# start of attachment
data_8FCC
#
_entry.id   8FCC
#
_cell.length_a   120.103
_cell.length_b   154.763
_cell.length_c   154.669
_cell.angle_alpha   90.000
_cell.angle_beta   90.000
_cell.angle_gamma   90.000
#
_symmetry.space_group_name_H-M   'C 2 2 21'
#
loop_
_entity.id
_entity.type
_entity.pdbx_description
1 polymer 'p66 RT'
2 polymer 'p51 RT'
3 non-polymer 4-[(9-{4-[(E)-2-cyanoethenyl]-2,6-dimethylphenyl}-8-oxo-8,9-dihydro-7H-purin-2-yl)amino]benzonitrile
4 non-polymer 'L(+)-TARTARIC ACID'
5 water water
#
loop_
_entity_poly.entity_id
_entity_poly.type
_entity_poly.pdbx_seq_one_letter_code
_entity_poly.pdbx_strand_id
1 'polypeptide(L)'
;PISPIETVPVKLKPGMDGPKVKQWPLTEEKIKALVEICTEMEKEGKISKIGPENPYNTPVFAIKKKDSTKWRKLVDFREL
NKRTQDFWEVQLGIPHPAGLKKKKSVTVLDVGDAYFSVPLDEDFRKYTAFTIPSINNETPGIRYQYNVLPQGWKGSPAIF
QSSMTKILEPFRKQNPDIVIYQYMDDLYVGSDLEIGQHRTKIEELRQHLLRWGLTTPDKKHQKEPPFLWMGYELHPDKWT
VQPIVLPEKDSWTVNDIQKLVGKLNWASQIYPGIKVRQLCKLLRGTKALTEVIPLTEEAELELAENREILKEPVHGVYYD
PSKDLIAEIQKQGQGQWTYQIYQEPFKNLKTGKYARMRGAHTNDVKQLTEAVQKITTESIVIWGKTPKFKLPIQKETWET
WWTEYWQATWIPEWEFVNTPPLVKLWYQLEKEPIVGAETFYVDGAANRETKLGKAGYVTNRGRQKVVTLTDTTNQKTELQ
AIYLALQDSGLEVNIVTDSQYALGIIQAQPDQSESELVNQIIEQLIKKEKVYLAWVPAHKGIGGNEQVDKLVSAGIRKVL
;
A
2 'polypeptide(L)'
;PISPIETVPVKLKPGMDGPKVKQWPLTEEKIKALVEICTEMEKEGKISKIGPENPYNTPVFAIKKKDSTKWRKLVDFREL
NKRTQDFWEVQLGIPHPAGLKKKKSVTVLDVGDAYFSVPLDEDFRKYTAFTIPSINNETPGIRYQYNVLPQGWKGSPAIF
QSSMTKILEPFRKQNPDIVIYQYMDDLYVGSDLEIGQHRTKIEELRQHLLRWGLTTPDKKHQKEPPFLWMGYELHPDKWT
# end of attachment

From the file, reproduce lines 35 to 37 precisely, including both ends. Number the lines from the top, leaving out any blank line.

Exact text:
WWTEYWQATWIPEWEFVNTPPLVKLWYQLEKEPIVGAETFYVDGAANRETKLGKAGYVTNRGRQKVVTLTDTTNQKTELQ
AIYLALQDSGLEVNIVTDSQYALGIIQAQPDQSESELVNQIIEQLIKKEKVYLAWVPAHKGIGGNEQVDKLVSAGIRKVL
;